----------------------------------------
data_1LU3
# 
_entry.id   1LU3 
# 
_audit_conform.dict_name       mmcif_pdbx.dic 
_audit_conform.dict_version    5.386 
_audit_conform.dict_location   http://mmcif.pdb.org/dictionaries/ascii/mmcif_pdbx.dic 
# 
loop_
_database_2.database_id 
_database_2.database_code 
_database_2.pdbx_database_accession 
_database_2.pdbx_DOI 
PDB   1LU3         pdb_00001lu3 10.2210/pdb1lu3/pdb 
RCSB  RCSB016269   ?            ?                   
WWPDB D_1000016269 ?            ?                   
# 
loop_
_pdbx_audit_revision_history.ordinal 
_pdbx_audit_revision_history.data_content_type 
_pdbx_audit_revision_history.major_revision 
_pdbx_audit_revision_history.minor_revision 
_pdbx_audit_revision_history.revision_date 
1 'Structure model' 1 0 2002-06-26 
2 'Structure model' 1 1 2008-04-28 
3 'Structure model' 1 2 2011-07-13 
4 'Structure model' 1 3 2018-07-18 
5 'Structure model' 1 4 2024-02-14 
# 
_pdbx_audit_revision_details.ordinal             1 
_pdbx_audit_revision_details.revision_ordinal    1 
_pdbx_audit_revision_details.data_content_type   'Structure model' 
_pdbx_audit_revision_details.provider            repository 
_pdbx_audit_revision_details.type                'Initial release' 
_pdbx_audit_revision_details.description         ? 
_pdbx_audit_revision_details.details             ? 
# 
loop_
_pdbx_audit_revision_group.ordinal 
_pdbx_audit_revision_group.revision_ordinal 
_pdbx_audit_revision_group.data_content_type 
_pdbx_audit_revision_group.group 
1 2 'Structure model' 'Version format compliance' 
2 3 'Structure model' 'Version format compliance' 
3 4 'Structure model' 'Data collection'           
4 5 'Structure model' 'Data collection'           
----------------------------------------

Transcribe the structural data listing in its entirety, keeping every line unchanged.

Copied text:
data_1LU3
# 
_entry.id   1LU3 
# 
_audit_conform.dict_name       mmcif_pdbx.dic 
_audit_conform.dict_version    5.386 
_audit_conform.dict_location   http://mmcif.pdb.org/dictionaries/ascii/mmcif_pdbx.dic 
# 
loop_
_database_2.database_id 
_database_2.database_code 
_database_2.pdbx_database_accession 
_database_2.pdbx_DOI 
PDB   1LU3         pdb_00001lu3 10.2210/pdb1lu3/pdb 
RCSB  RCSB016269   ?            ?                   
WWPDB D_1000016269 ?            ?                   
# 
loop_
_pdbx_audit_revision_history.ordinal 
_pdbx_audit_revision_history.data_content_type 
_pdbx_audit_revision_history.major_revision 
_pdbx_audit_revision_history.minor_revision 
_pdbx_audit_revision_history.revision_date 
1 'Structure model' 1 0 2002-06-26 
2 'Structure model' 1 1 2008-04-28 
3 'Structure model' 1 2 2011-07-13 
4 'Structure model' 1 3 2018-07-18 
5 'Structure model' 1 4 2024-02-14 
# 
_pdbx_audit_revision_details.ordinal             1 
_pdbx_audit_revision_details.revision_ordinal    1 
_pdbx_audit_revision_details.data_content_type   'Structure model' 
_pdbx_audit_revision_details.provider            repository 
_pdbx_audit_revision_details.type                'Initial release' 
_pdbx_audit_revision_details.description         ? 
_pdbx_audit_revision_details.details             ? 
# 
loop_
_pdbx_audit_revision_group.ordinal 
_pdbx_audit_revision_group.revision_ordinal 
_pdbx_audit_revision_group.data_content_type 
_pdbx_audit_revision_group.group 
1 2 'Structure model' 'Version format compliance' 
2 3 'Structure model' 'Version format compliance' 
3 4 'Structure model' 'Data collection'           
4 5 'Structure model' 'Data collection'           